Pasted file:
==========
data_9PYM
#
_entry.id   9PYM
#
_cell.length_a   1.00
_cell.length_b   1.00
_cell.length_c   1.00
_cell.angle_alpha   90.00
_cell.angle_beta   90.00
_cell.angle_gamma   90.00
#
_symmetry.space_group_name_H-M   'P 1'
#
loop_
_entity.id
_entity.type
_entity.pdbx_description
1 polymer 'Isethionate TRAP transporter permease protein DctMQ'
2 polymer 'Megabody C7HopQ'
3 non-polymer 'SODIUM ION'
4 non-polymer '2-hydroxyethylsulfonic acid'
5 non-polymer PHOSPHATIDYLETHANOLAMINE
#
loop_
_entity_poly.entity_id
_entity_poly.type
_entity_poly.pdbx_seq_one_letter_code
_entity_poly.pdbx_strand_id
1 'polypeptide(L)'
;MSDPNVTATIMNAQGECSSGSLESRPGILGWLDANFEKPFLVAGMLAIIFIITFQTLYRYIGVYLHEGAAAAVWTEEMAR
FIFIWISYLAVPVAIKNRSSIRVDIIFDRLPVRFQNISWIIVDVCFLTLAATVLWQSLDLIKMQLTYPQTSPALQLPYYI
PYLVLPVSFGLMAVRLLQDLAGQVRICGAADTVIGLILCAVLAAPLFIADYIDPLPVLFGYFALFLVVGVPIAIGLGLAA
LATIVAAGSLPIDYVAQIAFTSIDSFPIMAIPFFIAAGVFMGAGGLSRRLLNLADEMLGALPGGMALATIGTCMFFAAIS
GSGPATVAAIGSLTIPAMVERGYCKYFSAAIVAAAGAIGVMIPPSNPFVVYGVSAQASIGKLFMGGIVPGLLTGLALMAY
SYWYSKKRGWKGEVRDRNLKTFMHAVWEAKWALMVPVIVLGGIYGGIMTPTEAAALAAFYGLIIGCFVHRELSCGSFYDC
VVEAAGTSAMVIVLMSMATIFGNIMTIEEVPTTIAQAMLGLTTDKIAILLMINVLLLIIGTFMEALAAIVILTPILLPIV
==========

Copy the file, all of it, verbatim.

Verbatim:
data_9PYM
#
_entry.id   9PYM
#
_cell.length_a   1.00
_cell.length_b   1.00
_cell.length_c   1.00
_cell.angle_alpha   90.00
_cell.angle_beta   90.00
_cell.angle_gamma   90.00
#
_symmetry.space_group_name_H-M   'P 1'
#
loop_
_entity.id
_entity.type
_entity.pdbx_description
1 polymer 'Isethionate TRAP transporter permease protein DctMQ'
2 polymer 'Megabody C7HopQ'
3 non-polymer 'SODIUM ION'
4 non-polymer '2-hydroxyethylsulfonic acid'
5 non-polymer PHOSPHATIDYLETHANOLAMINE
#
loop_
_entity_poly.entity_id
_entity_poly.type
_entity_poly.pdbx_seq_one_letter_code
_entity_poly.pdbx_strand_id
1 'polypeptide(L)'
;MSDPNVTATIMNAQGECSSGSLESRPGILGWLDANFEKPFLVAGMLAIIFIITFQTLYRYIGVYLHEGAAAAVWTEEMAR
FIFIWISYLAVPVAIKNRSSIRVDIIFDRLPVRFQNISWIIVDVCFLTLAATVLWQSLDLIKMQLTYPQTSPALQLPYYI
PYLVLPVSFGLMAVRLLQDLAGQVRICGAADTVIGLILCAVLAAPLFIADYIDPLPVLFGYFALFLVVGVPIAIGLGLAA
LATIVAAGSLPIDYVAQIAFTSIDSFPIMAIPFFIAAGVFMGAGGLSRRLLNLADEMLGALPGGMALATIGTCMFFAAIS
GSGPATVAAIGSLTIPAMVERGYCKYFSAAIVAAAGAIGVMIPPSNPFVVYGVSAQASIGKLFMGGIVPGLLTGLALMAY
SYWYSKKRGWKGEVRDRNLKTFMHAVWEAKWALMVPVIVLGGIYGGIMTPTEAAALAAFYGLIIGCFVHRELSCGSFYDC
VVEAAGTSAMVIVLMSMATIFGNIMTIEEVPTTIAQAMLGLTTDKIAILLMINVLLLIIGTFMEALAAIVILTPILLPIV